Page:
Ask the Experts: September 27

Ask the Experts: September 27

Our regulatory subject matter experts are always helping a range of stakeholders solve compelling regulatory challenges associated with supply chain data management. This insight is compiled to educate compliance professionals through content, webinars and events. They also provide advice to Assent clients. Here are four interesting questions our Regulatory team has responded to over the past month.

 Question: 

How long is a European Chemicals Agency (ECHA) enforcement inspection, and how extensive is the investigation with regard to the Registration, Evaluation, Authorisation and Restriction of Chemicals (REACH) Regulation? 

 Answer:

Previously, it was possible the level of inspection and enforcement could vary between member states, as each could interpret legal texts differently. This is no longer the case as the European Union (EU) has established a central database for enforcement authorities to share information, and an effort has been made to improve enforcement authority training.

Companies are expected to have developed systems and processes to track the use of substances of very high concern (SVHCs) within products. As such, expect rigorous inspections that request all data to ensure organizations meet their reporting requirements down to the lowest level article.

It is important to note that the ECHA does no direct enforcement of the REACH Regulation, and it is the responsibility of each member state to enforce REACH Regulation requirements. The ECHA does, however, coordinate prioritization and best practices through the REACH Enforcement Forum.

Question:

As manufacturers, do we need to declare products from raw material suppliers under the EU Restriction of Harmful Substances (RoHS) Directive?

Answer:

Yes, in certain situations. If the suppliers’ material is considered homogenous and will be used in electrical and electronic equipment (EEE), they may have to provide evidence of compliance so the end EEE manufacturer can demonstrate compliance for all materials and parts of the product.

Question:

What are the REACH Regulation requirements for companies supplying military products with SVHCs as a component?

Answer:

The EU REACH Regulation (EC) No 1907/2006 pertains to the identification of SVHCs, which could then be further controlled via permits, authorized for specific use cases only or otherwise restricted outright. According to Article 2 (3) of the regulation: “Member States may allow for exemptions from this Regulation in specific cases for certain substances, on their own, in a mixture or in an article, where necessary in the interests of defence.”

This exemption was widely used in the early days of the regulation, as defence suppliers encountered supply chain continuity issues when SVHCs in their products became further regulated. European Union National Defence Authorities may argue defence suppliers need to show the same level of reasoning and due diligence as those obtaining an EU REACH Authorisation. No supplier can assume producing a part at a military spec level will guarantee a Defence Exemption. To receive such an exemption, the supplier must contact the relevant defence authority and present documentation to validate the exemption.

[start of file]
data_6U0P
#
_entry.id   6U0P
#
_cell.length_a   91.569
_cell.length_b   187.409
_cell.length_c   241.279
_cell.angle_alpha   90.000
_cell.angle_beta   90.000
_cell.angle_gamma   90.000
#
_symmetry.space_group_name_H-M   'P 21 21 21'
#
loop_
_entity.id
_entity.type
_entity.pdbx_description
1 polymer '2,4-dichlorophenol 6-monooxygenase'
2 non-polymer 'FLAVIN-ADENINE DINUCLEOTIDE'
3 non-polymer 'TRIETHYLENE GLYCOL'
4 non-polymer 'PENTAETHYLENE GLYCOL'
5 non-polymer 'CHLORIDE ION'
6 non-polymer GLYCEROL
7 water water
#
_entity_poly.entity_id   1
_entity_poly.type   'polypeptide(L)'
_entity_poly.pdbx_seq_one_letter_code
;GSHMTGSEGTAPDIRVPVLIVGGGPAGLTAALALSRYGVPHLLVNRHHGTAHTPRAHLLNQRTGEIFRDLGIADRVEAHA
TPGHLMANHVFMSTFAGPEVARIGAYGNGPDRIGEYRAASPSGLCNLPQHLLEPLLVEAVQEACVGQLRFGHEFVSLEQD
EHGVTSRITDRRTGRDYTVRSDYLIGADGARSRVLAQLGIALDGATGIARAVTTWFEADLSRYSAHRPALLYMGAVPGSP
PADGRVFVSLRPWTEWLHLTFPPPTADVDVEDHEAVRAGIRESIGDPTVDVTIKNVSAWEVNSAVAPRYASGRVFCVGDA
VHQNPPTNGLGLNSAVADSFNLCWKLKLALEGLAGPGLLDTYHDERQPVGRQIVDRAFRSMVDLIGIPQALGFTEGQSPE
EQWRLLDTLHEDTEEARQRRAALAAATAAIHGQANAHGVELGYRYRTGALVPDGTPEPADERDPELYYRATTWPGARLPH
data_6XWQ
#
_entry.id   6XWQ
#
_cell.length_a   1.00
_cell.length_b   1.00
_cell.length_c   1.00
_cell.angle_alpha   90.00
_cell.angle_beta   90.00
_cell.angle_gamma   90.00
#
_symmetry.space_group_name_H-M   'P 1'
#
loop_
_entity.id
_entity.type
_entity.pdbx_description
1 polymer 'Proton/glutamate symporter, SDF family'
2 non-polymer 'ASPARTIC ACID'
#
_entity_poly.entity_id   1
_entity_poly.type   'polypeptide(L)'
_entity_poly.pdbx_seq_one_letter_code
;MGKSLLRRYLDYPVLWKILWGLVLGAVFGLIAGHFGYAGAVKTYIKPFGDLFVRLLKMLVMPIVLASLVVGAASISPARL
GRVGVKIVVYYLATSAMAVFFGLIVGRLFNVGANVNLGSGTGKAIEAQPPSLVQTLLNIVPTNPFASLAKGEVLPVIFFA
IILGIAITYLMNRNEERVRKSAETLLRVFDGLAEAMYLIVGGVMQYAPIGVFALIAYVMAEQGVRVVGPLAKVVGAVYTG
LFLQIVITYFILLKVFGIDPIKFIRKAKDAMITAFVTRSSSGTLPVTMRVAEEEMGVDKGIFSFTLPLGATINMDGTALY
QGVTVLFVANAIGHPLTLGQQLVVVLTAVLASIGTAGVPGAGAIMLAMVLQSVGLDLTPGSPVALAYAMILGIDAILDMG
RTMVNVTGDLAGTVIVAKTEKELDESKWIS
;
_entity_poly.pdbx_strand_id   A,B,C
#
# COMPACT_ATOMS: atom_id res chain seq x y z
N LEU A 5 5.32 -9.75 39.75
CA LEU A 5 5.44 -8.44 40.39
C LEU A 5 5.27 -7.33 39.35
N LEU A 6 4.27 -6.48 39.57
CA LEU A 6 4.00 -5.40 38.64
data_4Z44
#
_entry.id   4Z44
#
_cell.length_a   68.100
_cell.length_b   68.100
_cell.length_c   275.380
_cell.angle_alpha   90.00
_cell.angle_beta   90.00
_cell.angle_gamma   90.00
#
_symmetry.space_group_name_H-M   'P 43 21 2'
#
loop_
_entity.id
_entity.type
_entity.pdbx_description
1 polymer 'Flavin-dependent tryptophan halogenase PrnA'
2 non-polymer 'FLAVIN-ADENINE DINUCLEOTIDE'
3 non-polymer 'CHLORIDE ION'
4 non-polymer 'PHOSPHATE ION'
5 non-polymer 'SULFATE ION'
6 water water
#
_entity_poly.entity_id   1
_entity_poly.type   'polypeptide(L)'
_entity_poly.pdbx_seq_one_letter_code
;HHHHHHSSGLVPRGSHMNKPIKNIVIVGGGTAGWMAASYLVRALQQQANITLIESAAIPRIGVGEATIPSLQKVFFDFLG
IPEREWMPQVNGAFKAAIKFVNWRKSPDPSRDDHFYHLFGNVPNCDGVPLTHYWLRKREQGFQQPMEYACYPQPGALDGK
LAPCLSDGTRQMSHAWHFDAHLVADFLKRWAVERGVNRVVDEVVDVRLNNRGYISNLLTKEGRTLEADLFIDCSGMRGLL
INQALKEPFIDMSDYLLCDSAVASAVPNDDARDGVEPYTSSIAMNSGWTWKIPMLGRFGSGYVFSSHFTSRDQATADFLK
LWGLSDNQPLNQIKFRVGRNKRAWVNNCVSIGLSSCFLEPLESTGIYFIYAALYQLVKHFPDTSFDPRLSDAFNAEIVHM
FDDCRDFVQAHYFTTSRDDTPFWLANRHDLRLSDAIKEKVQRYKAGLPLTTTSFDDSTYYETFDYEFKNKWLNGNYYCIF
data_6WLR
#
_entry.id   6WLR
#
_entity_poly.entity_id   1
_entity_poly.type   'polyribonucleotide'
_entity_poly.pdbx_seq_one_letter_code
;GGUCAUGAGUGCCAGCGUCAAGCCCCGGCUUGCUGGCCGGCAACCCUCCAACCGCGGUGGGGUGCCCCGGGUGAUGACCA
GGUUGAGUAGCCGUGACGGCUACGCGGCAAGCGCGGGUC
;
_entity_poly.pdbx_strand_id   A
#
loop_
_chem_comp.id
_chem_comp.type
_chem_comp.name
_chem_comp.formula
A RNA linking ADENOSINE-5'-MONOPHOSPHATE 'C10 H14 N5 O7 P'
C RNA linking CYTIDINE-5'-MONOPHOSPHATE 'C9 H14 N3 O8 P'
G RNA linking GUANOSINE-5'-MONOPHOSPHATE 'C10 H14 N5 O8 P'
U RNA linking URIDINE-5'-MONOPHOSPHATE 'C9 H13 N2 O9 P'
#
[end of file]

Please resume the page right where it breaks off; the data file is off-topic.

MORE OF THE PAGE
Each authority has unique procedures and processing, although steps have been taken to harmonize the process via the European Defence Agency.

Question:

Are companies that exist outside the EU, but sell into the EU market obligated to conform with the REACH Regulation?

Answer:

Importers are ultimately responsible for products placed on the EU market, but those importers will require data from the product manufacturers. Therefore, although companies outside the EU aren’t directly obligated to comply with the REACH Regulation, they will likely need to collect all relevant part information related to the regulation. Non-EU manufacturers may appoint Only Representatives to fulfill these obligations on behalf of importers.

Question:

The use of 12L14 steel currently falls under the Restriction of Hazardous Substances (RoHS) Directive exemption 6a. What is the expiration date for that exemption, and should an alternative be sought?

Answer:

Exemptions under the RoHS Directive are intended to allow industry to find suitable alternatives to restricted substances in specific uses. Over time, exemptions may either be discontinued or further restricted to eventually remove the substance over threshold.

Most exemptions that expired on July 21, 2016, received a request for extension, which allowed them to remain active as these requests were processed. They were officially extended with a final recommended date within one year to 18 months of the official filing. Exemption 6(a) included an official expiration date of July 1, 2019, for categories 1–7 and 10. After that date, Exemption 6(a)-I became active, which encompasses 12L14 steel, and the original 6(a) exemption remained live for categories 8,9 and 11.

It is important to note that exemption 6(a)-I is only valid until July 21, 2021, and exemption requests must be submitted before January 21, 2020 (18 months before expiration). Several groups are working on extension requests for this exemption, and it is anticipated that these requests will be submitted ahead of the deadline.

For more questions and answers, visit the last edition of Assent’s Ask the Experts blog.

Assent’s regulatory subject matter experts frequently participate in events such as webinars to educate compliance professionals. They also inform our clients’ regulatory programs. To learn more, contact info@assentcompliance.com.  

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